A fairytale, non-historical figure cannot impact reality, let alone cause death and sin to enter the world and affect every living person in history. Thus, when examining Scripture at face value, the apostle viewed Adam and Eve as historical people who existed.
Salvation and the Last Adam
Not only would the consequences of the Fall of Man and original sin become nonsensical if Adam and Eve were not real people, but also the scriptural teaching of salvation by Christ would be negatively affected. First, the account in Genesis specifically mentions the “seed” of woman who would crush the head of the serpent (Genesis 3:15, NKJV).
Even in the first book of the Bible, the promise of the coming Savior is mentioned, who will rescue mankind from their sin. However, if Adam and Eve never existed in history and Genesis is merely a myth or fairytale, then the woven theme of God as Savior throughout the Bible becomes broken.
Also, a person’s soteriology (the doctrine of salvation) is impacted when Adam and Eve are denied as historical persons. The Apostle Paul’s argument in Romans 5 about salvation offered to humankind hinges on the validity of Adam and Eve as real people.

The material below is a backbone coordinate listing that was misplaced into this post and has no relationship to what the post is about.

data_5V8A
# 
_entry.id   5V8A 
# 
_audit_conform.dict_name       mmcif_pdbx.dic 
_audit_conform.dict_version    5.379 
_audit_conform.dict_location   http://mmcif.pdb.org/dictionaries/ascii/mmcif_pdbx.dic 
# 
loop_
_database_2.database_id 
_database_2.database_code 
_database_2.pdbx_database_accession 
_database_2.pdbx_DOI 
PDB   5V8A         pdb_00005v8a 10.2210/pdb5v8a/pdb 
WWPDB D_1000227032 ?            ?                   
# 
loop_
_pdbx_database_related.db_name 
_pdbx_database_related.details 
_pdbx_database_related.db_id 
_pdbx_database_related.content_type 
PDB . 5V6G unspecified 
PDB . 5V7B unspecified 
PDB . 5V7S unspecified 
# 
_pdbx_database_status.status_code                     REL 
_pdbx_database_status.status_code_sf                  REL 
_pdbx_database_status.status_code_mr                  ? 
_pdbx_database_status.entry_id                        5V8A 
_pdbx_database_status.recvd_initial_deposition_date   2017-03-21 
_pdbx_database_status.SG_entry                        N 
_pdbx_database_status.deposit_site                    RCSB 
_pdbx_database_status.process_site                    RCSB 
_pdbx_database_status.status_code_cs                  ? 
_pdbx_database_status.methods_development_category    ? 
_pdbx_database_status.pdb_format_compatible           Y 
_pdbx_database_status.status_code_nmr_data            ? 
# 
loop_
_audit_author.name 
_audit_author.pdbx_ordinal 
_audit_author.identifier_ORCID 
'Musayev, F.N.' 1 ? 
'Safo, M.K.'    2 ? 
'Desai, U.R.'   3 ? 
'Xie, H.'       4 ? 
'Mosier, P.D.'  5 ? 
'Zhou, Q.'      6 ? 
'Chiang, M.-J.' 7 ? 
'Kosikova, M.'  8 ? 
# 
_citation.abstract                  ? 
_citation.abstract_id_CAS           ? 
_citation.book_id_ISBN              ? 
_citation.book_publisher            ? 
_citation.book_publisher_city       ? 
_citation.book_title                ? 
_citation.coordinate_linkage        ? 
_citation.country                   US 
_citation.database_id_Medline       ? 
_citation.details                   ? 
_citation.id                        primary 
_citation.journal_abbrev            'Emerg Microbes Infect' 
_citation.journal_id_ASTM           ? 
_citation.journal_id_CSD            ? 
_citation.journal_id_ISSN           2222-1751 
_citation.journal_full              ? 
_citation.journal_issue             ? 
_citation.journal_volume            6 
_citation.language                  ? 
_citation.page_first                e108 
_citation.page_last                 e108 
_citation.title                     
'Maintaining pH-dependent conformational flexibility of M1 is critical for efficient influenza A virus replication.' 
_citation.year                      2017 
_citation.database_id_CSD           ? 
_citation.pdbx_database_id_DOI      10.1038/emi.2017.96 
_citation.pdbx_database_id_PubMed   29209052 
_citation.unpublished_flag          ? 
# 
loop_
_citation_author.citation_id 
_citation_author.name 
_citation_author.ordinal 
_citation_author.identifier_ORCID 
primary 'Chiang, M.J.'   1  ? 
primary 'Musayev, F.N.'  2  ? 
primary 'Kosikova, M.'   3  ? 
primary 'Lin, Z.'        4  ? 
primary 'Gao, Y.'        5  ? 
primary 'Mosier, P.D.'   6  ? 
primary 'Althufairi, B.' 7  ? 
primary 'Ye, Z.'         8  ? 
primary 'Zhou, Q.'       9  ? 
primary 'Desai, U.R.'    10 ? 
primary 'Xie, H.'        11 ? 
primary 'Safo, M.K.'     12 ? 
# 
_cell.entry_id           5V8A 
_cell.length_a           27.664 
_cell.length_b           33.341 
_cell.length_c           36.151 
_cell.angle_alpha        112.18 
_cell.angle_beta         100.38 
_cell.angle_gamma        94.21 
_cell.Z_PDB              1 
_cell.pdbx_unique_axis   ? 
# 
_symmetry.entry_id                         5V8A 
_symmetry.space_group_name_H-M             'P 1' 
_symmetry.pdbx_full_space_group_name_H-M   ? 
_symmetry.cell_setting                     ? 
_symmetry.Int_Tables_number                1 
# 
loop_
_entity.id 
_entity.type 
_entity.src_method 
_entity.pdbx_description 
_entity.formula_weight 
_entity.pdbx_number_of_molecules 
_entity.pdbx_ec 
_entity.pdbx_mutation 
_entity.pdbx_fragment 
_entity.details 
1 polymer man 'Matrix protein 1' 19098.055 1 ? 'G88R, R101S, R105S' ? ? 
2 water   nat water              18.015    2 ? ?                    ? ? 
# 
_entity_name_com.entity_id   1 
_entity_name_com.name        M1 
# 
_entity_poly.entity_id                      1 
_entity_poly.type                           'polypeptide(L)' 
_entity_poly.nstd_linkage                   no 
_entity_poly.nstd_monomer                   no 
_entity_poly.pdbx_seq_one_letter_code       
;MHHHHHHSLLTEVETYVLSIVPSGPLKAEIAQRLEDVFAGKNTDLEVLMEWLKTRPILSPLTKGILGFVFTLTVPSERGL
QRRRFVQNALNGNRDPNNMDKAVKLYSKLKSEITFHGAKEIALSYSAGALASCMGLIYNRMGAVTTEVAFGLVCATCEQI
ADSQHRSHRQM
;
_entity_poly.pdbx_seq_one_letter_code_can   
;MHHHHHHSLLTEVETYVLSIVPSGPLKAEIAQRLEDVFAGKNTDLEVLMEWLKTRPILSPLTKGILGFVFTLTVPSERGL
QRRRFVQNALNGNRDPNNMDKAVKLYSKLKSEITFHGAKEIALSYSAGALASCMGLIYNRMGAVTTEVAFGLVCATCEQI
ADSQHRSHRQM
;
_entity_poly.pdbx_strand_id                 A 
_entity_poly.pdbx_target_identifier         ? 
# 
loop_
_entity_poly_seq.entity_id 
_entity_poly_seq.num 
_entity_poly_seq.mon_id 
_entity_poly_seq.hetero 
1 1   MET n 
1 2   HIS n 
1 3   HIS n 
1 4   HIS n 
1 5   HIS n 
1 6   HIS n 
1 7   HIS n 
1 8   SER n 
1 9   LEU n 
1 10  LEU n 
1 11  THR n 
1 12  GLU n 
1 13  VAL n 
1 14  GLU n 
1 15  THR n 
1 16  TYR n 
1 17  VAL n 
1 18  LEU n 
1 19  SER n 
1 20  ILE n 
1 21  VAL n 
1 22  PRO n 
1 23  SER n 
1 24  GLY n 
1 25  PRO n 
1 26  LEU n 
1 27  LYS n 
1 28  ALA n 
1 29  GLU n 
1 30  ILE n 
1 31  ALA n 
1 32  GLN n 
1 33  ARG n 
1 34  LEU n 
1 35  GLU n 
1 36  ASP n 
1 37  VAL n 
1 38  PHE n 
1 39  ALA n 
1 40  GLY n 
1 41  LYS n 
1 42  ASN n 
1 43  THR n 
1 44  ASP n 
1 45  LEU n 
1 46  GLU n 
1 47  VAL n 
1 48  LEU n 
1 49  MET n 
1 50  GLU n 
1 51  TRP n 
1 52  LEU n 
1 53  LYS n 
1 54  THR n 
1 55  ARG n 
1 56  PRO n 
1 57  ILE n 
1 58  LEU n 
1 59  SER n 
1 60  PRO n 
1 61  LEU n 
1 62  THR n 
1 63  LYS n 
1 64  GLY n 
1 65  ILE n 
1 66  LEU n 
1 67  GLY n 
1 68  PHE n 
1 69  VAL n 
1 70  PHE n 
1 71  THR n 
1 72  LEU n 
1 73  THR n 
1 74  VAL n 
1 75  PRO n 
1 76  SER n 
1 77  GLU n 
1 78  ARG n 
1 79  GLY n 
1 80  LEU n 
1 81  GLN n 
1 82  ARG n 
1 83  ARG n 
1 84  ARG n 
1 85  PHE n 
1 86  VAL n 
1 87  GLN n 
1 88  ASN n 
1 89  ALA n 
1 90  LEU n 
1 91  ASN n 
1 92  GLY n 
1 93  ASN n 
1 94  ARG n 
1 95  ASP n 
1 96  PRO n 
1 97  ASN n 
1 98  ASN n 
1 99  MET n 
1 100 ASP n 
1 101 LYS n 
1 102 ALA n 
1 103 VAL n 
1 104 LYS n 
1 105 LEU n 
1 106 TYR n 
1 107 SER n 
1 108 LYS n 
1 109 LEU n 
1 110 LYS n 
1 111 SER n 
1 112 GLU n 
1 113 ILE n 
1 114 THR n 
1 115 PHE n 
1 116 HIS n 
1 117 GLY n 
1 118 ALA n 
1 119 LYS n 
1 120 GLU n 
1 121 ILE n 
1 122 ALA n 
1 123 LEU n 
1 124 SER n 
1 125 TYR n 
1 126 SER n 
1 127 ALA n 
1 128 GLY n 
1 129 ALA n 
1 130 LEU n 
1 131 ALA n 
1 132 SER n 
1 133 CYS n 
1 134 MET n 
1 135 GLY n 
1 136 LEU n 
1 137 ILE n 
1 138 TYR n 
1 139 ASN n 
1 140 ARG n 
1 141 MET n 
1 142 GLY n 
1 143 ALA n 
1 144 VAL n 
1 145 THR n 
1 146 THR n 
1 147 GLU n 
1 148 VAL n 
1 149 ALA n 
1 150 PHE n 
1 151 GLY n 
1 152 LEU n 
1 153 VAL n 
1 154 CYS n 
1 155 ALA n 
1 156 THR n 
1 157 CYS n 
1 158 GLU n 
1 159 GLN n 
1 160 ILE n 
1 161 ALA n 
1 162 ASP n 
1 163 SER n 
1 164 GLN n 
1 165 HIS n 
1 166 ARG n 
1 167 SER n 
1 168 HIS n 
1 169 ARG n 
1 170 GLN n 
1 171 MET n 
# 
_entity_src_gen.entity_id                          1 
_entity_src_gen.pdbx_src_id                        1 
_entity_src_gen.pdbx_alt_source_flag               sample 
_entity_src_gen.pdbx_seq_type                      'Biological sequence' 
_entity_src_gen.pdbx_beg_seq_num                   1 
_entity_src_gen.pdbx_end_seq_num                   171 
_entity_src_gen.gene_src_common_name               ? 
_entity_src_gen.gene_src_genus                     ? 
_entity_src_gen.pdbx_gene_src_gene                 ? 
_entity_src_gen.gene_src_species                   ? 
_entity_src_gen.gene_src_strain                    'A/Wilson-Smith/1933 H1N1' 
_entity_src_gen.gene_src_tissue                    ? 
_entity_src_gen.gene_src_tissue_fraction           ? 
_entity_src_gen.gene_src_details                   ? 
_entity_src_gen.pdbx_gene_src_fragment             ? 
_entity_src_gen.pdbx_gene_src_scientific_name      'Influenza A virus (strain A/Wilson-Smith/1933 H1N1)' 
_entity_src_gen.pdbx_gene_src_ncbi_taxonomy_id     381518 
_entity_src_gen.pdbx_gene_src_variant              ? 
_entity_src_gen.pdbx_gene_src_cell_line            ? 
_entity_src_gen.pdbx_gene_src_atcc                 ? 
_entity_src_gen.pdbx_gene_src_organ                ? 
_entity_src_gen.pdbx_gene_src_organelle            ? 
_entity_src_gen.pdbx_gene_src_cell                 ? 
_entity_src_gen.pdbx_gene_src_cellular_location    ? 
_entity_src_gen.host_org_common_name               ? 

He contrasts Adam with Christ, since Adam’s disobedience brought sin to all people, but Christ brought the offer of eternal life to humanity (Romans 5:15-17). As Paul summarizes his argument toward the end of chapter five,
Consequently, just as one trespass resulted in condemnation for all people, so also one righteous act resulted in justification and life for all people. For just as through the disobedience of the one man the many were made sinners, so also through the obedience of the one man the many will be made righteous (Romans 5:18-19).
Adam brought sin and death to mankind, but Jesus brought the gift of salvation.
Scripture also promises that Christ will reverse the consequences of Adam’s disobedience at the future resurrection. Adam had a natural body and returned to the dust of the ground (1 Corinthians 15:47). All people received the same earthly, natural body from Adam, which will die and return to dust (1 Corinthians 15:49).